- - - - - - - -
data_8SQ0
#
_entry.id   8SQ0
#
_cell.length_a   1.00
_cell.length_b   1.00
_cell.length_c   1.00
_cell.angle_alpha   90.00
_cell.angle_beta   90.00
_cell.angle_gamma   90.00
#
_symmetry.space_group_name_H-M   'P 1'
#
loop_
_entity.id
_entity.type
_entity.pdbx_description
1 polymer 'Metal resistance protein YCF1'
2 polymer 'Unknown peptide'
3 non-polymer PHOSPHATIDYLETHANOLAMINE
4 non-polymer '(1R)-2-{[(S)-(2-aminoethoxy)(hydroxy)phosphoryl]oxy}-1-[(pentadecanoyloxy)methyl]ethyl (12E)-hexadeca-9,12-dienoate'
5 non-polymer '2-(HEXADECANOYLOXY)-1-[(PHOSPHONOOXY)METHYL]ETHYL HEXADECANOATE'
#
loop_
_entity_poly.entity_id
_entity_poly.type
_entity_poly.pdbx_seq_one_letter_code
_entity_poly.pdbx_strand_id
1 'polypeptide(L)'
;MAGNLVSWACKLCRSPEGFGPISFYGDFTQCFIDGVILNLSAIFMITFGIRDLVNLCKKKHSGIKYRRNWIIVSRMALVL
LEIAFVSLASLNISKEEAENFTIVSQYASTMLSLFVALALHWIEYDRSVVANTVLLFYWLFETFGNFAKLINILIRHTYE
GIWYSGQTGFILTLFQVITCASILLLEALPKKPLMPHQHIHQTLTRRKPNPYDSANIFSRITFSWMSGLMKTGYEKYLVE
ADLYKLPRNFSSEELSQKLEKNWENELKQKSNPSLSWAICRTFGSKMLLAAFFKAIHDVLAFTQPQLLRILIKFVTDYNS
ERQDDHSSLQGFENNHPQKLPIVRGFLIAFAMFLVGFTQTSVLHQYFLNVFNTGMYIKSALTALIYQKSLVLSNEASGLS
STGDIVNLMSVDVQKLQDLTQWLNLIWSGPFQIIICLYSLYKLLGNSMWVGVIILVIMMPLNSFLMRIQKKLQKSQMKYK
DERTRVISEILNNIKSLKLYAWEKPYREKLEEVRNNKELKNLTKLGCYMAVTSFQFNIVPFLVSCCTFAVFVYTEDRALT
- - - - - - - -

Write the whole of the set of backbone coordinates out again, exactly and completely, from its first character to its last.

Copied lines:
data_8SQ0
#
_entry.id   8SQ0
#
_cell.length_a   1.00
_cell.length_b   1.00
_cell.length_c   1.00
_cell.angle_alpha   90.00
_cell.angle_beta   90.00
_cell.angle_gamma   90.00
#
_symmetry.space_group_name_H-M   'P 1'
#
loop_
_entity.id
_entity.type
_entity.pdbx_description
1 polymer 'Metal resistance protein YCF1'
2 polymer 'Unknown peptide'
3 non-polymer PHOSPHATIDYLETHANOLAMINE
4 non-polymer '(1R)-2-{[(S)-(2-aminoethoxy)(hydroxy)phosphoryl]oxy}-1-[(pentadecanoyloxy)methyl]ethyl (12E)-hexadeca-9,12-dienoate'
5 non-polymer '2-(HEXADECANOYLOXY)-1-[(PHOSPHONOOXY)METHYL]ETHYL HEXADECANOATE'
#
loop_
_entity_poly.entity_id
_entity_poly.type
_entity_poly.pdbx_seq_one_letter_code
_entity_poly.pdbx_strand_id
1 'polypeptide(L)'
;MAGNLVSWACKLCRSPEGFGPISFYGDFTQCFIDGVILNLSAIFMITFGIRDLVNLCKKKHSGIKYRRNWIIVSRMALVL
LEIAFVSLASLNISKEEAENFTIVSQYASTMLSLFVALALHWIEYDRSVVANTVLLFYWLFETFGNFAKLINILIRHTYE
GIWYSGQTGFILTLFQVITCASILLLEALPKKPLMPHQHIHQTLTRRKPNPYDSANIFSRITFSWMSGLMKTGYEKYLVE
ADLYKLPRNFSSEELSQKLEKNWENELKQKSNPSLSWAICRTFGSKMLLAAFFKAIHDVLAFTQPQLLRILIKFVTDYNS
ERQDDHSSLQGFENNHPQKLPIVRGFLIAFAMFLVGFTQTSVLHQYFLNVFNTGMYIKSALTALIYQKSLVLSNEASGLS
STGDIVNLMSVDVQKLQDLTQWLNLIWSGPFQIIICLYSLYKLLGNSMWVGVIILVIMMPLNSFLMRIQKKLQKSQMKYK
DERTRVISEILNNIKSLKLYAWEKPYREKLEEVRNNKELKNLTKLGCYMAVTSFQFNIVPFLVSCCTFAVFVYTEDRALT